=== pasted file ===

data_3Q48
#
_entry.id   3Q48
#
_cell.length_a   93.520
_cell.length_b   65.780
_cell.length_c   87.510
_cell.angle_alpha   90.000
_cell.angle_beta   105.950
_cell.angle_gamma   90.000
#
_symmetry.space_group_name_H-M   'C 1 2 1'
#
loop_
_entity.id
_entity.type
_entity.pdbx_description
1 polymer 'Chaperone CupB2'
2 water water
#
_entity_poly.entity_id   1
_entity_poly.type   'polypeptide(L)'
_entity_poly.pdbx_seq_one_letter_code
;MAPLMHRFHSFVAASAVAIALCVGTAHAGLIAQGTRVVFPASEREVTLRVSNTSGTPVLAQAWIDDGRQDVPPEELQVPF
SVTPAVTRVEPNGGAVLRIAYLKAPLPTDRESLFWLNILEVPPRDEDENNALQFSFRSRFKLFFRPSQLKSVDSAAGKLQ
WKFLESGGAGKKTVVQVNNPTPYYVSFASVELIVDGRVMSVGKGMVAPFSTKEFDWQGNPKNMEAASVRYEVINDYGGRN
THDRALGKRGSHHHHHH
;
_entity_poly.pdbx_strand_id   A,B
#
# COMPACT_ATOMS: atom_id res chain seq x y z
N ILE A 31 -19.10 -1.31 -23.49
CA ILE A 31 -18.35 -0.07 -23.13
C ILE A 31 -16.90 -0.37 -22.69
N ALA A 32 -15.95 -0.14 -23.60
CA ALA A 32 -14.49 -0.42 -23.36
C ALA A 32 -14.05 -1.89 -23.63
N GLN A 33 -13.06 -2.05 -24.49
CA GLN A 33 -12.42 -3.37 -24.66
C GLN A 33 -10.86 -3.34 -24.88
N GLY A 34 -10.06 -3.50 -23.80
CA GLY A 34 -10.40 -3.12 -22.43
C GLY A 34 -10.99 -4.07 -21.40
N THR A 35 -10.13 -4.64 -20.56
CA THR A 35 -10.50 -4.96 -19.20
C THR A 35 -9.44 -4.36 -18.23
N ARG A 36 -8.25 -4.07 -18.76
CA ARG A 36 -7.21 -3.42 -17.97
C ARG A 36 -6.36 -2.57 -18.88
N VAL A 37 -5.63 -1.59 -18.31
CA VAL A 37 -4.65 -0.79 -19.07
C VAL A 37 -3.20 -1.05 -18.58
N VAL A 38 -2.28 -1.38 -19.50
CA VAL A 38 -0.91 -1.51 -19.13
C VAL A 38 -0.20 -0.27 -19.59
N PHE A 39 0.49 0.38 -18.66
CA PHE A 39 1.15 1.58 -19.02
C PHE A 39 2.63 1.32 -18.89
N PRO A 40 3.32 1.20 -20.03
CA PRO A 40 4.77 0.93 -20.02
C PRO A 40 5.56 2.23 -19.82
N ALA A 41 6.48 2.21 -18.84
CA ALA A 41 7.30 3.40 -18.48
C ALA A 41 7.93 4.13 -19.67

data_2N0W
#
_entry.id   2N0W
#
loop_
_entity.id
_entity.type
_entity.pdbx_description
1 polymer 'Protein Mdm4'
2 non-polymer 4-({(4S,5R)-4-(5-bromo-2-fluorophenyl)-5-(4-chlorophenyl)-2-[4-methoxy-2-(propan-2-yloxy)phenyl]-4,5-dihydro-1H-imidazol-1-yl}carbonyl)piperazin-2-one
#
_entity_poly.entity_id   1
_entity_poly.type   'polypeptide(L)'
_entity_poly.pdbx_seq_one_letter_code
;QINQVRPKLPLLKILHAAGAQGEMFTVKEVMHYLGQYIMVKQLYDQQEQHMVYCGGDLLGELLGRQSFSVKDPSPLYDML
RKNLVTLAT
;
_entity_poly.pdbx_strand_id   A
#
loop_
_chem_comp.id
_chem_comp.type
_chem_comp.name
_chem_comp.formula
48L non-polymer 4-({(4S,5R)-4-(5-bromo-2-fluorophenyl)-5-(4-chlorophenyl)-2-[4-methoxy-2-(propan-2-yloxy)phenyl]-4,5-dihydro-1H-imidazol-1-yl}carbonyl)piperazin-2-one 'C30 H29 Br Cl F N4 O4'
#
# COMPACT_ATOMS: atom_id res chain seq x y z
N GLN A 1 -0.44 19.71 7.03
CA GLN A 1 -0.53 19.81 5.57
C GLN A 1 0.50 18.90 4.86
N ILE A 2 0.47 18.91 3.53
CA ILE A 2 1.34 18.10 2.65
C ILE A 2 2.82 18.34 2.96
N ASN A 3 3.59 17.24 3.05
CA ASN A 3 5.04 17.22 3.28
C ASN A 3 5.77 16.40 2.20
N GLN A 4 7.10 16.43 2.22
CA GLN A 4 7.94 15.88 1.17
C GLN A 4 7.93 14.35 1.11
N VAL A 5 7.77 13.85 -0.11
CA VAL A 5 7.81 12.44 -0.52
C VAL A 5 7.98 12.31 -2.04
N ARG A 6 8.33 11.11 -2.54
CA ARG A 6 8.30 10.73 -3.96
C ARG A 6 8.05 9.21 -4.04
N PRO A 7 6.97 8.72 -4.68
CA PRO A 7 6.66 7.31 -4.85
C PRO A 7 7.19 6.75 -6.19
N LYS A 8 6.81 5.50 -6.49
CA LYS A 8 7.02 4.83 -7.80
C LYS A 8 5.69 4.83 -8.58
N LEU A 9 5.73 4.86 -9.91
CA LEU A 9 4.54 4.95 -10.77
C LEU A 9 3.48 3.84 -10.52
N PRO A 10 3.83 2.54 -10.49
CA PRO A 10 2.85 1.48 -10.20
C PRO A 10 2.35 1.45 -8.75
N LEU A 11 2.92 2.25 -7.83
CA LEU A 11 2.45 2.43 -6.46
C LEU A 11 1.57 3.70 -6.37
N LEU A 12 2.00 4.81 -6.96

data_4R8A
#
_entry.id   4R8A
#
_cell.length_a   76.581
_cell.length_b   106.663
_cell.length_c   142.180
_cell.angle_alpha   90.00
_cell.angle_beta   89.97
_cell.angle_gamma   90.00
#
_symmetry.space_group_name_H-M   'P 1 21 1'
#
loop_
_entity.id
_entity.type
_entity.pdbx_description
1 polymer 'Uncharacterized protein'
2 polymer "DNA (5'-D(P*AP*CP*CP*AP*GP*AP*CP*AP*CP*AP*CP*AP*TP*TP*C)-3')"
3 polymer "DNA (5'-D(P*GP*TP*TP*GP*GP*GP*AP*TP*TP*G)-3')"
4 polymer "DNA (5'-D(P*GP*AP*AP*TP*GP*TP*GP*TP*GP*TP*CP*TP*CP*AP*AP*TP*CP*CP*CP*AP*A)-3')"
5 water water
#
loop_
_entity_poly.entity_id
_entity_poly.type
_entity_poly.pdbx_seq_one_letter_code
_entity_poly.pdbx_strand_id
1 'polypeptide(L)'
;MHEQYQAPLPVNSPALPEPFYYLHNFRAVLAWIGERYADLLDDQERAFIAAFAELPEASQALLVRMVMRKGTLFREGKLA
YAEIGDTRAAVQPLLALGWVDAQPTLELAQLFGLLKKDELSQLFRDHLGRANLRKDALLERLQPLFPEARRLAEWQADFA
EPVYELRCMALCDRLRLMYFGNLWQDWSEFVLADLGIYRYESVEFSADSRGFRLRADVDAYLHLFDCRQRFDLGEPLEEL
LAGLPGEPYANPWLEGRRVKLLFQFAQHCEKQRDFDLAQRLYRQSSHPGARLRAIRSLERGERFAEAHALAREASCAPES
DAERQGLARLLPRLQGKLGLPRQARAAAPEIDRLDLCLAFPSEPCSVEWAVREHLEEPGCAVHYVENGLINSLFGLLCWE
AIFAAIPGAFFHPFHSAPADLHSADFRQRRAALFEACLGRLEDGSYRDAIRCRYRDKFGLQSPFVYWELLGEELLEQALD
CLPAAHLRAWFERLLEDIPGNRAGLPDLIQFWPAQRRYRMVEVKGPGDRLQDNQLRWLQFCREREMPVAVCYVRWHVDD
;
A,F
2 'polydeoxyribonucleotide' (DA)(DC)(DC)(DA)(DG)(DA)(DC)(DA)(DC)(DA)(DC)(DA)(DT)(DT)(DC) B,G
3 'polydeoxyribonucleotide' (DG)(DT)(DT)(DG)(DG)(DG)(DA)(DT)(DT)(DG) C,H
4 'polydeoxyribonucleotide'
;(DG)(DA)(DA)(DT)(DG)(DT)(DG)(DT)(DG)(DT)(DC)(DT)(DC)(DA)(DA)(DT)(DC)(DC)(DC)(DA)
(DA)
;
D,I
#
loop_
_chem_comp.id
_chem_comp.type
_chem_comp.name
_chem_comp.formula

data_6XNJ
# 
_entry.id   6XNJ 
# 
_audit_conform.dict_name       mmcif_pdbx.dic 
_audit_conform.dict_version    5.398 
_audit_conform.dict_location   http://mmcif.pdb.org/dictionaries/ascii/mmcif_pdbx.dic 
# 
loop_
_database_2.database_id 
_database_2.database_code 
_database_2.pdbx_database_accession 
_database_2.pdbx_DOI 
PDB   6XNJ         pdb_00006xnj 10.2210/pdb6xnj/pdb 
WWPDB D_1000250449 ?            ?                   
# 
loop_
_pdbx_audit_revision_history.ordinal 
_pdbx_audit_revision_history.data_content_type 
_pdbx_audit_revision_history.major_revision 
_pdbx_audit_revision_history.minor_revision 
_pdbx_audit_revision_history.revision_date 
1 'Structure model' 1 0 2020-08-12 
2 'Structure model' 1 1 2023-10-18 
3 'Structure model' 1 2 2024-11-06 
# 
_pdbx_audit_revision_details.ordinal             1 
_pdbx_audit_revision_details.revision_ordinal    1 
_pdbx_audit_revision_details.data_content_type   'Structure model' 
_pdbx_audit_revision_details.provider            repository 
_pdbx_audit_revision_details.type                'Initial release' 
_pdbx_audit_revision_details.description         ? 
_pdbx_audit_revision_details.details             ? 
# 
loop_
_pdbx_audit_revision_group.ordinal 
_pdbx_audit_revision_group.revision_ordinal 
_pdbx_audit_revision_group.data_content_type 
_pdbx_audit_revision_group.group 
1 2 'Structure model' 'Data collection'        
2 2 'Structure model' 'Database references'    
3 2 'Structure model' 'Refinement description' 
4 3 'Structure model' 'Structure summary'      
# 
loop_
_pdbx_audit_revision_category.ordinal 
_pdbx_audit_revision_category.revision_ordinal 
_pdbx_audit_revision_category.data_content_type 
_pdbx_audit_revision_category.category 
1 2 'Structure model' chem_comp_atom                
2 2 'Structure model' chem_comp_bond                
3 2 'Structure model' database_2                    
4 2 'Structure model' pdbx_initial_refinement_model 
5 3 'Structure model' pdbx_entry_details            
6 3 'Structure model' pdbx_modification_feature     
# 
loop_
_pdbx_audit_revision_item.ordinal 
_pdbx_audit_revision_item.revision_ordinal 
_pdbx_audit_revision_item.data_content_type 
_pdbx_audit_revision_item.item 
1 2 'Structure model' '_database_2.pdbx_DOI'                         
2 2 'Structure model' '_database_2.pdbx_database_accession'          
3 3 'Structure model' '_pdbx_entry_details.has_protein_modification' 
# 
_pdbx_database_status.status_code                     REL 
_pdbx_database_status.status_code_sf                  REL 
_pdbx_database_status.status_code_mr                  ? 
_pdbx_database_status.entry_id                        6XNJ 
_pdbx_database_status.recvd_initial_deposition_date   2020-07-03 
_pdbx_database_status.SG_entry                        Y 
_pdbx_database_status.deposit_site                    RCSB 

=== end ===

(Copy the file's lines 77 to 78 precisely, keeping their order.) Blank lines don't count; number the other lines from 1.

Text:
_entity_poly.type   'polypeptide(L)'
_entity_poly.pdbx_seq_one_letter_code